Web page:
Landing pages offer a time-tested way to funnel your prospects toward a sale.

They’re tightly focused, which eliminates distraction, and they help you track your progress over time.

If you start to see reduced engagement with your landing pages, it might be time to give them a face lift.

As part of a comprehensive inbound marketing plan, landing pages can showcase the value of your brand and products, and open up the door for you to build relationships with potential customers.

Without further ado, here are four ways that you can transform your landing pages for greater impact:

1. Add a larger-than-life image

Image of sailboat. Large, exciting images can strengthen landing pages.
Images that portray tranquility, excitement, or luxury can add emotion and further engage your landing page visitors.

In 2015, HubSpot shared a roundup up of 11 successful landing pages, about half of which feature huge images that dominate all or most of the screen “above the fold.” Most are lifestyle-type images that convey tranquility, excitement, or luxury.

Images can have a tremendous impact on your landing pages because they inspire emotion. It’s difficult to look at a photograph without attaching a particular feeling to it.. If you’re not fond of generic images, consider using a professional photograph of your product.

2. Start with video

Writing for Kissmetrics, Explainify CEO Eric Hinson centers his landing page advice around video. It adds another layer of interaction to the page and allows the user to interact with the site. Whether you use video to provide a more detailed product description or to highlight the Top 10 benefits of using your service, you might see a dramatic increase in engagement.

According to Hinson, the best videos for landing pages are short and personalized. In other words, you don’t want to take up much of your prospects’ time, and you want to serve up a video that will appeal to the potential customer who clicks on your link. For instance, one landing page and its associated video might be targeted to empty-nesters, while another might be designed for young professionals at the bottom of the corporate ladder.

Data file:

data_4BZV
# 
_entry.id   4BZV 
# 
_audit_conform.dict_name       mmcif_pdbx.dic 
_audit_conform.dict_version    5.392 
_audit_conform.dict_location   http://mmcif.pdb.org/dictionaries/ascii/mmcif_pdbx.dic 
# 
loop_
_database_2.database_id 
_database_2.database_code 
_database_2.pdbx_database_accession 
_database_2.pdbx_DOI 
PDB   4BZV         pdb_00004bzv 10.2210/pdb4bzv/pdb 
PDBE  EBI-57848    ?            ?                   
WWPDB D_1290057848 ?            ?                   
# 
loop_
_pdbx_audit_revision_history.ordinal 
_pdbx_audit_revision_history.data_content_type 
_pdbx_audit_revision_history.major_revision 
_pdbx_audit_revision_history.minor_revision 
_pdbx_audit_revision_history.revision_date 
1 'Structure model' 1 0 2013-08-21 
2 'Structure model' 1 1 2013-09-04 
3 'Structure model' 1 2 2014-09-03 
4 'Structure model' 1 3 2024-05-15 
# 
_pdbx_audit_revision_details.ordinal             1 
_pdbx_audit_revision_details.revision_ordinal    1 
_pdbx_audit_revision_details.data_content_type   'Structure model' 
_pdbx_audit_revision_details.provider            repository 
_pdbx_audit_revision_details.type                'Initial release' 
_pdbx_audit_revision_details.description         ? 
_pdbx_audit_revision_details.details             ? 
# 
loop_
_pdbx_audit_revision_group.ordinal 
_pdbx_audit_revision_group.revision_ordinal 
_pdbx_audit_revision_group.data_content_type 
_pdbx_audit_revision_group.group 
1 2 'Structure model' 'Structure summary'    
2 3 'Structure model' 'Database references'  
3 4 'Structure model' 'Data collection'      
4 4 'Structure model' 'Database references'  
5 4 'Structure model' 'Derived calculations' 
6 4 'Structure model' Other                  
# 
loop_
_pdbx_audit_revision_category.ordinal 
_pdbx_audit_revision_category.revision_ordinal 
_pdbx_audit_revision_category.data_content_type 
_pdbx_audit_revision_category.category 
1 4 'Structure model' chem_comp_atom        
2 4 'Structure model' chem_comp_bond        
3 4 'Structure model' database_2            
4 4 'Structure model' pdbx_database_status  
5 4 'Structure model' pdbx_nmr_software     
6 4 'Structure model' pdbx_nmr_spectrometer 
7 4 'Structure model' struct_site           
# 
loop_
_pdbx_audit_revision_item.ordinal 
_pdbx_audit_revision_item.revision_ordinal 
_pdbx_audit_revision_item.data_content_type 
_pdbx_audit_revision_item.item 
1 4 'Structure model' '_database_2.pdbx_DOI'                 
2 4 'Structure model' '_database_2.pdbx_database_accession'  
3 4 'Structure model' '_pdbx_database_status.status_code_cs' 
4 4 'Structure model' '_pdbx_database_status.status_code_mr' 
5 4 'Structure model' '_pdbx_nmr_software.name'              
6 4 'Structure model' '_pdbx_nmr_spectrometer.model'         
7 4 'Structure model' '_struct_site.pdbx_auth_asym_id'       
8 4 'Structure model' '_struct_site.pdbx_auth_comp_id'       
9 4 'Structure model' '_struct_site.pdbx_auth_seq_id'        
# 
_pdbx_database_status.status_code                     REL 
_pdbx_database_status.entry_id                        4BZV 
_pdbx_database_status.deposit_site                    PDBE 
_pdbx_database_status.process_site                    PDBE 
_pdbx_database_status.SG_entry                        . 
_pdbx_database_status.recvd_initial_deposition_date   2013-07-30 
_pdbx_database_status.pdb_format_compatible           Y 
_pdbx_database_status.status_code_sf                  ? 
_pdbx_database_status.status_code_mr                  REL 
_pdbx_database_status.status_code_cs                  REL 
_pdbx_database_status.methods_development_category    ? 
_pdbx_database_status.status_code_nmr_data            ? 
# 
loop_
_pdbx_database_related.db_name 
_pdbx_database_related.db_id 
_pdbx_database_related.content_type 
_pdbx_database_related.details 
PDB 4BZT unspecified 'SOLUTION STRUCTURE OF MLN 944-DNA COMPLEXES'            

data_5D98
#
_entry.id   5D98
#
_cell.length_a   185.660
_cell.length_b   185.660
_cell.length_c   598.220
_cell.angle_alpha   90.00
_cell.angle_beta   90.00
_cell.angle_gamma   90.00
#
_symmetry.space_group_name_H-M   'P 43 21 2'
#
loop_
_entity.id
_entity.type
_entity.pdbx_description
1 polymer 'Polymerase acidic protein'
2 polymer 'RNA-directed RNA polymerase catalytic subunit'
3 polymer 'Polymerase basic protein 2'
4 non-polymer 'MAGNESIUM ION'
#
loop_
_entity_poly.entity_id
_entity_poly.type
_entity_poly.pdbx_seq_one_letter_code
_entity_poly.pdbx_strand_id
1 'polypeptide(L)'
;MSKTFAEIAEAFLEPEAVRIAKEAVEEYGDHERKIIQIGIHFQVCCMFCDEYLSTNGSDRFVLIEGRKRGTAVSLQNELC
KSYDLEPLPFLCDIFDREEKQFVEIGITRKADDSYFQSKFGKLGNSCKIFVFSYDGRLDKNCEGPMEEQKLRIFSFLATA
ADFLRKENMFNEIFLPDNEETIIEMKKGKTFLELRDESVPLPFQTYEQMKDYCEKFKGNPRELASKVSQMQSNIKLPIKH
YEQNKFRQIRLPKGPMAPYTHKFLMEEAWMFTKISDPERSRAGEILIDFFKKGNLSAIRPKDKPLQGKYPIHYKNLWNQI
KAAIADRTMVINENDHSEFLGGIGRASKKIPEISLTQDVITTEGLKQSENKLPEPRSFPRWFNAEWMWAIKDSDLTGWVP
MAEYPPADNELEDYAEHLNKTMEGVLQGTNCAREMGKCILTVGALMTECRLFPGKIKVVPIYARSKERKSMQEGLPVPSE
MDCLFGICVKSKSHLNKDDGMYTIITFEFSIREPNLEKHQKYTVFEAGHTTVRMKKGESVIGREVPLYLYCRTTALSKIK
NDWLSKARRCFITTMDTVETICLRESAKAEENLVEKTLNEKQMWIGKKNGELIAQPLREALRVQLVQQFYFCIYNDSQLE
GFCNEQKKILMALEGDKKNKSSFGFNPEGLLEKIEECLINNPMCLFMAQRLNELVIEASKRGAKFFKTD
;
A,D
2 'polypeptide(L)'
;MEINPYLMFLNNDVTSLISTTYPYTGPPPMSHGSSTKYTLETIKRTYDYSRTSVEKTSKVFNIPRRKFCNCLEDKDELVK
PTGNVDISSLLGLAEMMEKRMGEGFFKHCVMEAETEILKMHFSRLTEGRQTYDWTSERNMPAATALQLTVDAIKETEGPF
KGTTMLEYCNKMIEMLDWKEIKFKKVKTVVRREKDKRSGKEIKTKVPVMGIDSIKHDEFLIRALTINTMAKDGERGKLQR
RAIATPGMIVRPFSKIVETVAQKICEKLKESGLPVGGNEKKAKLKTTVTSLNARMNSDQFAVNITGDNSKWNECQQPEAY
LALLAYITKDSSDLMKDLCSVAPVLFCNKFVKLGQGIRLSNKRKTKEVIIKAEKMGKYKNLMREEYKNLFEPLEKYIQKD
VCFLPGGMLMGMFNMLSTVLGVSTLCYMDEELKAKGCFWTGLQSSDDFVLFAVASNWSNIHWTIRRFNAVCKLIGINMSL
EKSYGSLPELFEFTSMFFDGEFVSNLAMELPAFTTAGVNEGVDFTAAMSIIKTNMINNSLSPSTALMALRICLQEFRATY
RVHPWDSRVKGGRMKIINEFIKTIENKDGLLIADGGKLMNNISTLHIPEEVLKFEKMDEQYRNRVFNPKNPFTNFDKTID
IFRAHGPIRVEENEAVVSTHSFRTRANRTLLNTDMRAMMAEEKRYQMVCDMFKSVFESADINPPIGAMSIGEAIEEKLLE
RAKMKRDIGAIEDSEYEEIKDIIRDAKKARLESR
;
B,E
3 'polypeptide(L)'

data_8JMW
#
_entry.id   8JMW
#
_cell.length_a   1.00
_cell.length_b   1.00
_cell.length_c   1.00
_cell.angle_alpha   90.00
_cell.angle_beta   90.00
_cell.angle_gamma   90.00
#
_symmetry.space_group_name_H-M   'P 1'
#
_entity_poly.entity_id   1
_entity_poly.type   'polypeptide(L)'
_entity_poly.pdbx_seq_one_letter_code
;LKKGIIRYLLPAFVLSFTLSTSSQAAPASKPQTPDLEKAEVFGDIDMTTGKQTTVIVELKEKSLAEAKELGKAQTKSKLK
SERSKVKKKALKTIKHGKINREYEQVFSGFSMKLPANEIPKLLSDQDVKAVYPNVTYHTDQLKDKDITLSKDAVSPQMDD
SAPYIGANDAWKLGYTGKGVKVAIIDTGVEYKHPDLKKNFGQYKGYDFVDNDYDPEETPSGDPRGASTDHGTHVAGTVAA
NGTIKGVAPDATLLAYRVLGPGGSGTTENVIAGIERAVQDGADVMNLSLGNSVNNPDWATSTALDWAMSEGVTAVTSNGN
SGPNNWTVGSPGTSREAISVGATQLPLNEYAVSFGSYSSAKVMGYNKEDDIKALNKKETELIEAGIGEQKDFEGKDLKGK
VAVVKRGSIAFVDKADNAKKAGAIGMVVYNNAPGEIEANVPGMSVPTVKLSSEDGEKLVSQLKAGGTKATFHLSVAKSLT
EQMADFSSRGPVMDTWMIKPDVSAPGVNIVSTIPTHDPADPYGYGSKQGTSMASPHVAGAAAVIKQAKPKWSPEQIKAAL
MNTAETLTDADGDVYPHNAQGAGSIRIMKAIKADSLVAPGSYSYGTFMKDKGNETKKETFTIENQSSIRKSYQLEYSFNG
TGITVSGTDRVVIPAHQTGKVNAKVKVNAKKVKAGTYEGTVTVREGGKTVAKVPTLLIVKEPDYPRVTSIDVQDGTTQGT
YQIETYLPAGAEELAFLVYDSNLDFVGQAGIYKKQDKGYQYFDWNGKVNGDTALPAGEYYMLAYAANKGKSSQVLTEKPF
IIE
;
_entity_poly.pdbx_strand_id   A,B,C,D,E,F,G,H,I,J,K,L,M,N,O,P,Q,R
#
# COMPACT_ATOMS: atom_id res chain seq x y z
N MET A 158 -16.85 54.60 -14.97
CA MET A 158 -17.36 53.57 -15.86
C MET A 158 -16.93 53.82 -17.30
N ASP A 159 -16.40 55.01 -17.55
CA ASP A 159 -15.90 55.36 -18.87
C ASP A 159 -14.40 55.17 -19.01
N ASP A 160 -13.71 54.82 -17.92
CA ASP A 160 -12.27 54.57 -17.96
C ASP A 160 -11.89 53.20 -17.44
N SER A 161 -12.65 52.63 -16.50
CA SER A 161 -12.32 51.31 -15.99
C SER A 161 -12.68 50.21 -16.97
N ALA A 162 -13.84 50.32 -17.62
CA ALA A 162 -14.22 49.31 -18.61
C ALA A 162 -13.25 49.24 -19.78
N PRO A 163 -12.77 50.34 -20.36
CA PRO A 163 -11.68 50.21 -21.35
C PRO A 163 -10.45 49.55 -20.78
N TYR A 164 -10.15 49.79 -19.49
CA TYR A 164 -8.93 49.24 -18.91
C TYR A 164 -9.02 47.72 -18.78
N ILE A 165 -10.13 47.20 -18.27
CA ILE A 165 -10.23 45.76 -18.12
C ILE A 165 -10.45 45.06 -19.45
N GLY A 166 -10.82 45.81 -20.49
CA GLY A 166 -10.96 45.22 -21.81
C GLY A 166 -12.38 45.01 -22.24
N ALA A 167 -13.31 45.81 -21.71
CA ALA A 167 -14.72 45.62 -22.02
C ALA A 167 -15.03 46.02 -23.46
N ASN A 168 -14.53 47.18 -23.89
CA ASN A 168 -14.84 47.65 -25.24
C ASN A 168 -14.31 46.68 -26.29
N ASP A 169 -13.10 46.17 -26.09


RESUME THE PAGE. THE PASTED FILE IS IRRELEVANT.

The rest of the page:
3. Pare down and simplify

It’s tempting to cram as much information into your landing page as possible. You assume that more data and images will lead to more interested customers, but the opposite is often true. Web design in general has begun to skew toward the minimalist aesthetic over the last year or so, and you can borrow from minimalist sensibilities to make your landing pages simpler and easier to take in.

A single, powerful message can often yield better results than a big block of text. Similarly, if your prospects don’t have to scroll through pages and pages of copy to get to your CTA, they’ll be more likely to click on your link just to check it out. After all, you didn’t waste any of their precious time.

4. Provide more information

If simple and minimalist doesn’t sound like it fits with your audience, take the opposite approach. When you’re speaking to high-level executives about a B2B service, for instance, your audience probably has questions. Use your landing page to deliver vast amounts of information, but make the information easy to digest.

You might use big subheadings and smaller body text to help users find the information they need quickly. They’ll scan the headlines and read the copy only when they need the information contained in it.

Landing pages look simple, but they’re not easy to nail. While the above tips can help you narrow down possible barriers to engagement, you might need a professional partner to help you strike just the right note.

Download this Growth-Driven Design Playbook to see how to combine marketing and web design strategies to improve your landing pages and website as a whole.

This article originally appeared on the Inbound 281 blog and is republished with permission.